The clinical relevance of a non significant improvement of 64.5 metres in ACD is questionable. Quality of life, which is probably more important than the regained walking distance (for the patients' well being), was evaluated in only one trial. In this single study there was a borderline significant improvement of QoL (Gardner 2008). However, five trials assessed subjective assessment of pain and functional impairment by a VAS scale, which failed to show a statistically significant effect (Bauer 1984; Blume 1996; Drabaek 1996; Mouren 1994; Thomson 1990). 

 

Limitations of this review

Eleven out of fourteen studies reported data on ACD. Authors of the three other studies were contacted for the walking distances. However, they did not respond (Mouren 1994; Schoop 1997; Thomson 1990). In two articles only the median was presented with the corresponding 95% confidence intervals (CI) (Blume 1996; Drabaek 1996). The authors were contacted but did not reply and the median was used instead of the mean and the standard deviation was calculated from the 95% CI. In one study the standard deviations were not directly available and had to be derived from the reported P values (Blume 1998). Unfortunately, in two studies only the differences to the ACD at the start of the study were available with the corresponding P values. The ACD at baseline was calculated with the known proportions of the ICD and ACD in the other included studies (Peters 1998; Salz 1980).

Figure 13 and Figure 14 suggested publication bias as many smaller studies had more positive results. This publication bias leading to missing data or "negative" trials is likely to have inflated the effect size. Furthermore, most included studies were performed with a small sample size; the majority included less than 50 participants. Special attention should be paid for a more recent study by Wang et al. (Wang 2007) that presented data of 17 participants and is the only study that reported results contrary to the other studies (Figure 3).

 

Authors' conclusions

  1. Top of page
  2. Background
  3. Objectives
  4. Methods
  5. Results
  6. Discussion
  7. Authors' conclusions
  8. Acknowledgements
  9. Data and analyses
  10. Appendices
  11. What's new
  12. History
  13. Contributions of authors
  14. Declarations of interest
  15. Sources of support
  16. Index terms

 

Implications for practice

Ginkgo biloba has no significant effect on walking distance in people with IC. Even if the small positive point estimate of the effect could be documented to be statistically significant in a larger trial, this effect would be marginal to the effect of (supervised) exercise therapy. Hence, currently no evidence supports the use of Ginkgo biloba in the treatment of PAD.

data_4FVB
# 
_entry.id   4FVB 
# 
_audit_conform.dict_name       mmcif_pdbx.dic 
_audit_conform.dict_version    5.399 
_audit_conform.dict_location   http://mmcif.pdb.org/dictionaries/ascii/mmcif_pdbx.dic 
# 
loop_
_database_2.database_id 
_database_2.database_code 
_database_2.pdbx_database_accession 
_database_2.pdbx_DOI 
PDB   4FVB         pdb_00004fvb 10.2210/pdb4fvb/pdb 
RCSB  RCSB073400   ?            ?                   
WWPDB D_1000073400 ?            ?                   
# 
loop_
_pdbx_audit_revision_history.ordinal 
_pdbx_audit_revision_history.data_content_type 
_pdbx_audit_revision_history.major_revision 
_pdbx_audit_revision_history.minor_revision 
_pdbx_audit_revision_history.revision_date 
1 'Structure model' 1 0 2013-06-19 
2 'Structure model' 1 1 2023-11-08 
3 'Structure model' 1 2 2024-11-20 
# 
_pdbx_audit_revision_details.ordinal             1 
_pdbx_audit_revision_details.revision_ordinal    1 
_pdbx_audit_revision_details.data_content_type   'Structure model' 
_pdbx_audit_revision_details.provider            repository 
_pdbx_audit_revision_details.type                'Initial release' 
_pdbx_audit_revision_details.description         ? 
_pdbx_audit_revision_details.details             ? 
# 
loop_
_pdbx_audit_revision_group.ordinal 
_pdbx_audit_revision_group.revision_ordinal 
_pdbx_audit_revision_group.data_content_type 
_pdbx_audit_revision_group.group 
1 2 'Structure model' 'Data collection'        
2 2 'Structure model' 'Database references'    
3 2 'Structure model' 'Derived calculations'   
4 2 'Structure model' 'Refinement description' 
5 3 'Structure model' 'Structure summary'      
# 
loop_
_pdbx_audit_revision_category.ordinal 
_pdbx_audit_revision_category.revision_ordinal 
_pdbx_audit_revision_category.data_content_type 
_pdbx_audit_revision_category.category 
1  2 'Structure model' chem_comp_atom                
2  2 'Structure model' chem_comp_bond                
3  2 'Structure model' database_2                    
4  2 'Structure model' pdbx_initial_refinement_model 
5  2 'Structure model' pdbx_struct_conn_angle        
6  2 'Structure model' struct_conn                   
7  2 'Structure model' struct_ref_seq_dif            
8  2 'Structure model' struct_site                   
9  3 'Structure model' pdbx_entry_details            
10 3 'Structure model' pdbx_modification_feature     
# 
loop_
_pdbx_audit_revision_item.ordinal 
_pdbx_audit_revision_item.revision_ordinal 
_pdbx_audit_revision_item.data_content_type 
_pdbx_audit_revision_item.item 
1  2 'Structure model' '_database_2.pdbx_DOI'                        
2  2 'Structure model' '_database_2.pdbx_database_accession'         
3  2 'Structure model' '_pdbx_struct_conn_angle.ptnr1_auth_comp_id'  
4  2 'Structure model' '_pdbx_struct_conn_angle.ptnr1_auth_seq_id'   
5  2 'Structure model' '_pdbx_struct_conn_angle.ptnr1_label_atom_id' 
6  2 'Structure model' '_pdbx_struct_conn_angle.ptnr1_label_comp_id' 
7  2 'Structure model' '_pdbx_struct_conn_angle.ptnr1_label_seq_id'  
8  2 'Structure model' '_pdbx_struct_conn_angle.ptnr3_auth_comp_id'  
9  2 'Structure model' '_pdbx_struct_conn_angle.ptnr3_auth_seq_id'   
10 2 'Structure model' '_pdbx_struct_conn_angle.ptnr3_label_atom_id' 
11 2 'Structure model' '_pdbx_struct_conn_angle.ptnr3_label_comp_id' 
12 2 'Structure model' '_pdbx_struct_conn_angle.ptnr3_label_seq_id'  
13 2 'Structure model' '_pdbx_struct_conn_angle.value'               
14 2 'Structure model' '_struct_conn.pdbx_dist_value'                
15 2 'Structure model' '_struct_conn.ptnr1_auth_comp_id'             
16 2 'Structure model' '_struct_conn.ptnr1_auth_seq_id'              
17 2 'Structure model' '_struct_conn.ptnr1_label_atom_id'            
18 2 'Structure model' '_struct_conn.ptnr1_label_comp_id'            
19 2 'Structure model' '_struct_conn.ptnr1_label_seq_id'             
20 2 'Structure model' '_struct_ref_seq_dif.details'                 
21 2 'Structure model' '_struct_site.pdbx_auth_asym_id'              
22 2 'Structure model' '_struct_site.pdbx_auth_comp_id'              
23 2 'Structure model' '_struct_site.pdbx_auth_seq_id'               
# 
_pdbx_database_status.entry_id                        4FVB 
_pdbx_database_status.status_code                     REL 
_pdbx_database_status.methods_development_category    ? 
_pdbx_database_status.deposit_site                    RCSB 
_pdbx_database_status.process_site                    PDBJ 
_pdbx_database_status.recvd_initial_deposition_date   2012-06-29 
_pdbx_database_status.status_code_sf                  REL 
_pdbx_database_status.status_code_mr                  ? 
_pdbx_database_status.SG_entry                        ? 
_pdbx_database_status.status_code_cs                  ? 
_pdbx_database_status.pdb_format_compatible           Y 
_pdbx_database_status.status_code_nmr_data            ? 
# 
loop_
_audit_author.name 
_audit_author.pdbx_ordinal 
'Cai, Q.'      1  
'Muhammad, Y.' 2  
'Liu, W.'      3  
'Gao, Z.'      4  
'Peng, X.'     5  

Implications for research

Before Ginkgo biloba can be advised for the use in clinical practice further research would be required. However, given the small absolute summary effect in the reported trials, it is unlikely that the effect of Ginkgo biloba will ever be clinically relevant.

 

Acknowledgements

  1. Top of page
  2. Background
  3. Objectives
  4. Methods
  5. Results
  6. Discussion
  7. Authors' conclusions
  8. Acknowledgements
  9. Data and analyses
  10. Appendices
  11. What's new
  12. History
  13. Contributions of authors
  14. Declarations of interest
  15. Sources of support
  16. Index terms

None

 

Data and analyses

  1. Top of page
  2. Background
  3. Objectives
  4. Methods
  5. Results
  6. Discussion
  7. Authors' conclusions
  8. Acknowledgements
  9. Data and analyses
  10. Appendices
  11. What's new
  12. History
  13. Contributions of authors
  14. Declarations of interest
  15. Sources of support
  16. Index terms
Download statistical data

 
Comparison 1. Ginkgo biloba versus placebo

Outcome or subgroup titleNo. of studiesNo. of participantsStatistical methodEffect size

 1 Absolute claudication distance (expressed as kilocalories) at the end of the study11477Mean Difference (IV, Random, 95% CI)3.57 [-0.10, 7.23]

 2 Absolute claudication distance (expressed as kilocalories) after 24 weeks6321Mean Difference (IV, Random, 95% CI)4.72 [2.27, 7.16]

 3 Absolute claudication distance (expressed as kilocalories) after 12 to 16 weeks8339Mean Difference (IV, Random, 95% CI)1.36 [-2.63, 5.36]

 4 Absolute claudication distance (expressed as kilocalories) after 6 to 8 weeks5236Mean Difference (IV, Random, 95% CI)2.19 [-0.62, 4.99]

 5 Initial claudication distance (expressed as kilocalories) at the end of the study13723Mean Difference (IV, Random, 95% CI)1.84 [-0.92, 4.61]

 6 Initial claudication distance (expressed as kilocalories) after 24 weeks8564Mean Difference (IV, Random, 95% CI)2.15 [-2.06, 6.36]

 7 Initial claudication distance (expressed as kilocalories) after 12 to 16 weeks9441Mean Difference (IV, Random, 95% CI)1.54 [-0.04, 3.12]

 8 Initial claudication distance (expresses as kilocalories) after 6 to 8 weeks6335Mean Difference (IV, Random, 95% CI)2.72 [0.75, 4.69]

 9 Ankle brachial index and ankle pressure at the end of study6274Std. Mean Difference (IV, Random, 95% CI)-0.22 [-0.58, 0.15]

 10 Quality of life (expressed as a Visual Analoque Scale for complaints)5208Std. Mean Difference (IV, Random, 95% CI)0.38 [-0.94, 1.70]

 

Appendices

  1. Top of page
  2. Background
  3. Objectives
  4. Methods
  5. Results
  6. Discussion
  7. Authors' conclusions
  8. Acknowledgements
  9. Data and analyses
  10. Appendices
  11. What's new
  12. History
  13. Contributions of authors
  14. Declarations of interest
  15. Sources of support
  16. Index terms
 

Appendix 1. 2013 CENTRAL search strategy


#1MeSH descriptor: [Arteriosclerosis] this term only893

#2MeSH descriptor: [Arteriolosclerosis] this term only0

#3MeSH descriptor: [Arteriosclerosis Obliterans] this term only71

#4MeSH descriptor: [Atherosclerosis] this term only382